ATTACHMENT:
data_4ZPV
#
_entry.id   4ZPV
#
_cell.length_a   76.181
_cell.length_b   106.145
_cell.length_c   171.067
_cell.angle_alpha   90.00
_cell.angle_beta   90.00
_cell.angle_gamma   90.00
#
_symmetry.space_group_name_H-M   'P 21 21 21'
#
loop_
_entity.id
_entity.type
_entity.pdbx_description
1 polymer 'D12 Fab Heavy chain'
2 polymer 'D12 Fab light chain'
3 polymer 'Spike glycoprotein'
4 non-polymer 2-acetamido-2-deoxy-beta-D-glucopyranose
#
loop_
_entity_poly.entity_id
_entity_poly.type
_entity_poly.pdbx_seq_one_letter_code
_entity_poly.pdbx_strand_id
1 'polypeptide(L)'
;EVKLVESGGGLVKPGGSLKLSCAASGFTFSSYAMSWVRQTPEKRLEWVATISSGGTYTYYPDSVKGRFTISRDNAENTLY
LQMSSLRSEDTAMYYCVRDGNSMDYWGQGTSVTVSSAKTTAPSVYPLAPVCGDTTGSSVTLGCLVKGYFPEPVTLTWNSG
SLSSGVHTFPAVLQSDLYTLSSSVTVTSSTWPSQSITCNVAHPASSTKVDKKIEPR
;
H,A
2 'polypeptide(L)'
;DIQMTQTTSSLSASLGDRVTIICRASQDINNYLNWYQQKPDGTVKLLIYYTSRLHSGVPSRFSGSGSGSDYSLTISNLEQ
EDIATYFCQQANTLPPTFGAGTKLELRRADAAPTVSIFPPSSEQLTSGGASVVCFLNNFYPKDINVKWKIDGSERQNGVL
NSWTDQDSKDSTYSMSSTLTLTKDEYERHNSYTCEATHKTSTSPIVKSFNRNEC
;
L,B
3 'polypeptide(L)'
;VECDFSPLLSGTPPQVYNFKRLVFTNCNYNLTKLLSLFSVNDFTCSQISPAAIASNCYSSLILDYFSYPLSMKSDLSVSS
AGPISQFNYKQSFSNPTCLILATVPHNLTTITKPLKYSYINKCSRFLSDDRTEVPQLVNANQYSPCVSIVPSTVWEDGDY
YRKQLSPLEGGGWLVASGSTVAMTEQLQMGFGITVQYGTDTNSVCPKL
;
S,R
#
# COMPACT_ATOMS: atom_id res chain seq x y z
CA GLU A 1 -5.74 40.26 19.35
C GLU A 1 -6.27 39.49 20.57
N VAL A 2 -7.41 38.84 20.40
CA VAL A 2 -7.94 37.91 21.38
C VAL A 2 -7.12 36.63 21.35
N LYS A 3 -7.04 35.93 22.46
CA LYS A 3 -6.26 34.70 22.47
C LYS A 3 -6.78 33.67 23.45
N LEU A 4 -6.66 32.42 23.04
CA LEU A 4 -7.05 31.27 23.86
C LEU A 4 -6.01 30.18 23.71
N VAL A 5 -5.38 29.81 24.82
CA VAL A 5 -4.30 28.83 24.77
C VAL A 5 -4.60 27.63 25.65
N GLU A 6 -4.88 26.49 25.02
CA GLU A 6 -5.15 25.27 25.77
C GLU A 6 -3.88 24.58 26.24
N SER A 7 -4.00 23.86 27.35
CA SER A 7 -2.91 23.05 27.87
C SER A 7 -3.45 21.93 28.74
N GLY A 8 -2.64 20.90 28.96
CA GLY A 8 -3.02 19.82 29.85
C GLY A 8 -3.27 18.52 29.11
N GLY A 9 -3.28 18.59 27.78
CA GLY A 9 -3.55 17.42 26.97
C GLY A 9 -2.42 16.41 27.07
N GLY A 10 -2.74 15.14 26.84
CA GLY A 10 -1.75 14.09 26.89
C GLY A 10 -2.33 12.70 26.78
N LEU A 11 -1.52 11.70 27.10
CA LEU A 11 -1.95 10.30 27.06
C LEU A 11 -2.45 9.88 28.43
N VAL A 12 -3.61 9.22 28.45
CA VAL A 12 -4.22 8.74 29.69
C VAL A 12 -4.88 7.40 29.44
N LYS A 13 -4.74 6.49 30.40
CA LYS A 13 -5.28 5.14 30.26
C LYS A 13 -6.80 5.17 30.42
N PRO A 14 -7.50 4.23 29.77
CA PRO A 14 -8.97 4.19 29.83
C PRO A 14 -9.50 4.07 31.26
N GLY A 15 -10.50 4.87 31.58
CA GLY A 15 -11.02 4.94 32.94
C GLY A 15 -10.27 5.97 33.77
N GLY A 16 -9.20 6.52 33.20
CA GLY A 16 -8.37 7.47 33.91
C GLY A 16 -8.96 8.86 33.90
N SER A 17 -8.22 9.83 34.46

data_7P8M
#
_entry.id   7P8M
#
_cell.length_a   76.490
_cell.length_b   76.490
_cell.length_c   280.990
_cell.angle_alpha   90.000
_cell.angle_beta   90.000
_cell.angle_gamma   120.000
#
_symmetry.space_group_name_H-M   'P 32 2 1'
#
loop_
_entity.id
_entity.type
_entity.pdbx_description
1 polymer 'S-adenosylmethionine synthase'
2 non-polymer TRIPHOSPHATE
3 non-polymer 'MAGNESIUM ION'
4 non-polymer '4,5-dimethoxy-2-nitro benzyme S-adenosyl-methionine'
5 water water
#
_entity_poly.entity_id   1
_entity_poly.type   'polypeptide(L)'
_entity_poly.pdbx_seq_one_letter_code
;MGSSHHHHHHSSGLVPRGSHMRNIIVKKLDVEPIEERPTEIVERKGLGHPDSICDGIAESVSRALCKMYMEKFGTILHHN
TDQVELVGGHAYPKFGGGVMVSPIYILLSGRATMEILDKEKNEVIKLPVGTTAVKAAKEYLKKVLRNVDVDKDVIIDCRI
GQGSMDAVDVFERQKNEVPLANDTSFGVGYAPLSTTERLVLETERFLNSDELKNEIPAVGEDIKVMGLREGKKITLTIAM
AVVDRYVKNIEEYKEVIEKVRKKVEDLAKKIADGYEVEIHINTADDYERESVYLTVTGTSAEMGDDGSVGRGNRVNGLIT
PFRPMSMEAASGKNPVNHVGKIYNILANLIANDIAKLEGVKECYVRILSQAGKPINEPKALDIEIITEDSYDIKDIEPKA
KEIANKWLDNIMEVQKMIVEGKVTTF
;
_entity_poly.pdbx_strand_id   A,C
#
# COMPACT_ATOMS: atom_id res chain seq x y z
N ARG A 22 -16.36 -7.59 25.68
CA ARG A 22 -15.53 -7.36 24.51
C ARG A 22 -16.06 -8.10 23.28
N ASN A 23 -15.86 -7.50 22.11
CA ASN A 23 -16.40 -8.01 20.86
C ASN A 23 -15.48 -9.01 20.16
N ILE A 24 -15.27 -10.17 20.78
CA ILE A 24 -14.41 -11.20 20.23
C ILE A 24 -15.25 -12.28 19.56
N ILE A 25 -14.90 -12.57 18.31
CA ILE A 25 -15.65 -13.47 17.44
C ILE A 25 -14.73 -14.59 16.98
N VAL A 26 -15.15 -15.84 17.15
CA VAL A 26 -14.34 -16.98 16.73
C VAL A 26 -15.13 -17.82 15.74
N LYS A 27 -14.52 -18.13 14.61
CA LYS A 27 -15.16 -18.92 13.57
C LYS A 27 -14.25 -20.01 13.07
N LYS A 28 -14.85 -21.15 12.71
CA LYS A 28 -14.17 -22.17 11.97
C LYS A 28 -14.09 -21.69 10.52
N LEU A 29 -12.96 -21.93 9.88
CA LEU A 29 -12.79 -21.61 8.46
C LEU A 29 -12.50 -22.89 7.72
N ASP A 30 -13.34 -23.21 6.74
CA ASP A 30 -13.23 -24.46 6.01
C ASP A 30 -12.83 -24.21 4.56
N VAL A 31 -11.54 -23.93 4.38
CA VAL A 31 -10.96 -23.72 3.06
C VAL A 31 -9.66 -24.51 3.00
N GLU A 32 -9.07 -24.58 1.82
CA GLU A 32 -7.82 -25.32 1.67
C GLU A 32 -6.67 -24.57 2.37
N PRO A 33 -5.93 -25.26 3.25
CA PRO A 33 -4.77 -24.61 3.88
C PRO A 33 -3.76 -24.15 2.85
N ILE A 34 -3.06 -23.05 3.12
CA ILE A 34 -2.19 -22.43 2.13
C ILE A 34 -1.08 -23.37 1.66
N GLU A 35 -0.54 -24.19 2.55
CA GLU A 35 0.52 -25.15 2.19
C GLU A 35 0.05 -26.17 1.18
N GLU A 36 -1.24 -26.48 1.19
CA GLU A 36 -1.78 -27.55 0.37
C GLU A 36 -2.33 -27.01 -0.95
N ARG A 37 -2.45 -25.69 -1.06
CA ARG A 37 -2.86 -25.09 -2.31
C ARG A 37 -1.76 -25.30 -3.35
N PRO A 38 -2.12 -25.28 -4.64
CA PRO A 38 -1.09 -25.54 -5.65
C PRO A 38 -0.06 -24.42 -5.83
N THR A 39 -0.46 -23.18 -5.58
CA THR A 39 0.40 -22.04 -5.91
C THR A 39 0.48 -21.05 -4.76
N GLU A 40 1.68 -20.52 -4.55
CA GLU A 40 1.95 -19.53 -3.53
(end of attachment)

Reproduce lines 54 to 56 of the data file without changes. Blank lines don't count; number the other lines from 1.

CA LYS A 3 -6.26 34.70 22.47
C LYS A 3 -6.78 33.67 23.45
N LEU A 4 -6.66 32.42 23.04